Therefore, FGF signaling also controls the graded expression of transcription factors other than COUP-TFI, most notably Sp8 and Emx2, across the developing neocortex, which function in turn to cross-regulate Fgf signaling and fine-tune the position of area boundaries (Fig. 4). It is likely that significant components of the neocortical patterning network remain to be discovered. In particular, it is probable that COUP-TFI regulates the expression of unknown factors that are important for caudal area identities.


Gradients function to pattern tissues by directing different cellular fates at different thresholds of the graded signal. During embryogenesis, developmental gradients are typically translated into distinct domains of gene expression. In the ventral spinal cord, stem cells are initially spatially patterned by gradients of gene expression in response to Shh signaling. In a dynamic and progressive process involving the use of cross-regulatory interactions, these gradients are then translated into molecularly distinct domains or pools of stem cells that are clearly delineated from one another (Dessaud et al. 2008). These domains of stem cells then give rise to spatially appropriate neuronal progeny (Fig. 5). Similarly, in the early Drosophila embryo, the gap genes interpret gradients to define spatially discrete populations of stem cells (Ephrussi and St. Johnston 2004).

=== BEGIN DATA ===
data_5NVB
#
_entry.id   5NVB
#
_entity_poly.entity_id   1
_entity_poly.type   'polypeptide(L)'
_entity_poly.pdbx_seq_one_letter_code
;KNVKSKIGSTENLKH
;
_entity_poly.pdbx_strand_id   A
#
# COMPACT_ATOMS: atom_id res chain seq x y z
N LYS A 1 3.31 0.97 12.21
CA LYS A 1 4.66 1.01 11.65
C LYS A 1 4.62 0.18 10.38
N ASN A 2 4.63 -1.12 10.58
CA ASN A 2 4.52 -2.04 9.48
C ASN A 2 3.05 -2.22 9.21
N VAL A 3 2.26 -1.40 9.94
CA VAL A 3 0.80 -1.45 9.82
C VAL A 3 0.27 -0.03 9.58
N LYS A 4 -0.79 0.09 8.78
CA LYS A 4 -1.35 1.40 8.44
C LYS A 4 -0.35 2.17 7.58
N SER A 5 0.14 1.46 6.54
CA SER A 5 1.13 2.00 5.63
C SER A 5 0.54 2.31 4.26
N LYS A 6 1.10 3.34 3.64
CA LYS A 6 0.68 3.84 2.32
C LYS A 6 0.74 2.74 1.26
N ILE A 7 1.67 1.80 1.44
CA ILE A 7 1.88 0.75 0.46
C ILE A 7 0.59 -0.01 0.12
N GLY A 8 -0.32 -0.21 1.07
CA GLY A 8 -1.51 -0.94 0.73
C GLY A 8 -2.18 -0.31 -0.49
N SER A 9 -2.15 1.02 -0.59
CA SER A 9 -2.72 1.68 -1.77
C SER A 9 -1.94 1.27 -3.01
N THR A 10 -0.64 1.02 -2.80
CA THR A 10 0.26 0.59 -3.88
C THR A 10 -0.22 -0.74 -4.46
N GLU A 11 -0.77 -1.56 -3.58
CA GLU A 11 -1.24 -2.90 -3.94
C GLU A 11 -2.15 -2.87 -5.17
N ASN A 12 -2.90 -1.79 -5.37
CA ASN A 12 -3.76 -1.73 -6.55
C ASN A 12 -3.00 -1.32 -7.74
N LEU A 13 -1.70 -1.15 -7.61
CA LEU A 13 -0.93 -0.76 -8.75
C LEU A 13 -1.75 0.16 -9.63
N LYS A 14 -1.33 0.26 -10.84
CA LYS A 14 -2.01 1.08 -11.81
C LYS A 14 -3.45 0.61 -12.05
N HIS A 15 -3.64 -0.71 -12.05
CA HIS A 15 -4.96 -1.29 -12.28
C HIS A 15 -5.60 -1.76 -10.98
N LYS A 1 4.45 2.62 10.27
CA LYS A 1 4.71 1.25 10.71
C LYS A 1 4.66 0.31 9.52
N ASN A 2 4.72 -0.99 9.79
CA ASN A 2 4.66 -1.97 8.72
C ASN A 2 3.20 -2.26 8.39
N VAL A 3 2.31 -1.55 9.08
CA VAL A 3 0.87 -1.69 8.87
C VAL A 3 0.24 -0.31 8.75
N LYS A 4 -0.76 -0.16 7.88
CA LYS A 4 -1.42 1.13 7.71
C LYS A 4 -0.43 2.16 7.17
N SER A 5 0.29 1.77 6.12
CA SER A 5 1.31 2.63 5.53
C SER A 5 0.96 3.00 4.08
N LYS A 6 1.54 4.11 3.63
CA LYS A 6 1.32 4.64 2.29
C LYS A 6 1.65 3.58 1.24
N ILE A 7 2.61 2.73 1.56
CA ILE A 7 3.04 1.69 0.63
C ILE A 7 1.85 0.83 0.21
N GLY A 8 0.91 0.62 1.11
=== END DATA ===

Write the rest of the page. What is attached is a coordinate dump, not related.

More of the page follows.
Figure 5.
The translation of a gradient-based neocortical map in stem cells into spatially discrete patterns of neuronal gene expression in the neocortex. (A) In the developing spinal cord, an initial graded pattern of transcription factor expression along the ...